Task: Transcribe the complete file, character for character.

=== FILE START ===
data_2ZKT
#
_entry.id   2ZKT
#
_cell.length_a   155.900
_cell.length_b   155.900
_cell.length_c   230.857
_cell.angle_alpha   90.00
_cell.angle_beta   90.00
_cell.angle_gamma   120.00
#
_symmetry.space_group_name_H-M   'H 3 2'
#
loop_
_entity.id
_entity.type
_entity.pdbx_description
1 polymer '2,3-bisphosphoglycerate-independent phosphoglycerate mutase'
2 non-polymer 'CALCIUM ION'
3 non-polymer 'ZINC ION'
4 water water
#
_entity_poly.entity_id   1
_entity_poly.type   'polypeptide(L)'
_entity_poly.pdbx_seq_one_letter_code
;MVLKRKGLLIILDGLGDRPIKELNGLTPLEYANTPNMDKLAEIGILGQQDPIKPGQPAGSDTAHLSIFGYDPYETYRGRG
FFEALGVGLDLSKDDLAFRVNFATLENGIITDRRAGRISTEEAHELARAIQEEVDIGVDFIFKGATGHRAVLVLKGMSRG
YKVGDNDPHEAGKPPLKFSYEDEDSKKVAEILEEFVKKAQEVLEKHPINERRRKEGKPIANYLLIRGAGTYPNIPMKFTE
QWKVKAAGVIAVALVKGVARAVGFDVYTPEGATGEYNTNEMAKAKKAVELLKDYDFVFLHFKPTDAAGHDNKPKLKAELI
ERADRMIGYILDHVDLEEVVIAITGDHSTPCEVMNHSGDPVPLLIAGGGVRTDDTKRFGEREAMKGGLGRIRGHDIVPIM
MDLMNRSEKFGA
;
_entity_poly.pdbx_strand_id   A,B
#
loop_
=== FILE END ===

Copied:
data_2ZKT
#
_entry.id   2ZKT
#
_cell.length_a   155.900
_cell.length_b   155.900
_cell.length_c   230.857
_cell.angle_alpha   90.00
_cell.angle_beta   90.00
_cell.angle_gamma   120.00
#
_symmetry.space_group_name_H-M   'H 3 2'
#
loop_
_entity.id
_entity.type
_entity.pdbx_description
1 polymer '2,3-bisphosphoglycerate-independent phosphoglycerate mutase'
2 non-polymer 'CALCIUM ION'
3 non-polymer 'ZINC ION'
4 water water
#
_entity_poly.entity_id   1
_entity_poly.type   'polypeptide(L)'
_entity_poly.pdbx_seq_one_letter_code
;MVLKRKGLLIILDGLGDRPIKELNGLTPLEYANTPNMDKLAEIGILGQQDPIKPGQPAGSDTAHLSIFGYDPYETYRGRG
FFEALGVGLDLSKDDLAFRVNFATLENGIITDRRAGRISTEEAHELARAIQEEVDIGVDFIFKGATGHRAVLVLKGMSRG
YKVGDNDPHEAGKPPLKFSYEDEDSKKVAEILEEFVKKAQEVLEKHPINERRRKEGKPIANYLLIRGAGTYPNIPMKFTE
QWKVKAAGVIAVALVKGVARAVGFDVYTPEGATGEYNTNEMAKAKKAVELLKDYDFVFLHFKPTDAAGHDNKPKLKAELI
ERADRMIGYILDHVDLEEVVIAITGDHSTPCEVMNHSGDPVPLLIAGGGVRTDDTKRFGEREAMKGGLGRIRGHDIVPIM
MDLMNRSEKFGA
;
_entity_poly.pdbx_strand_id   A,B
#
loop_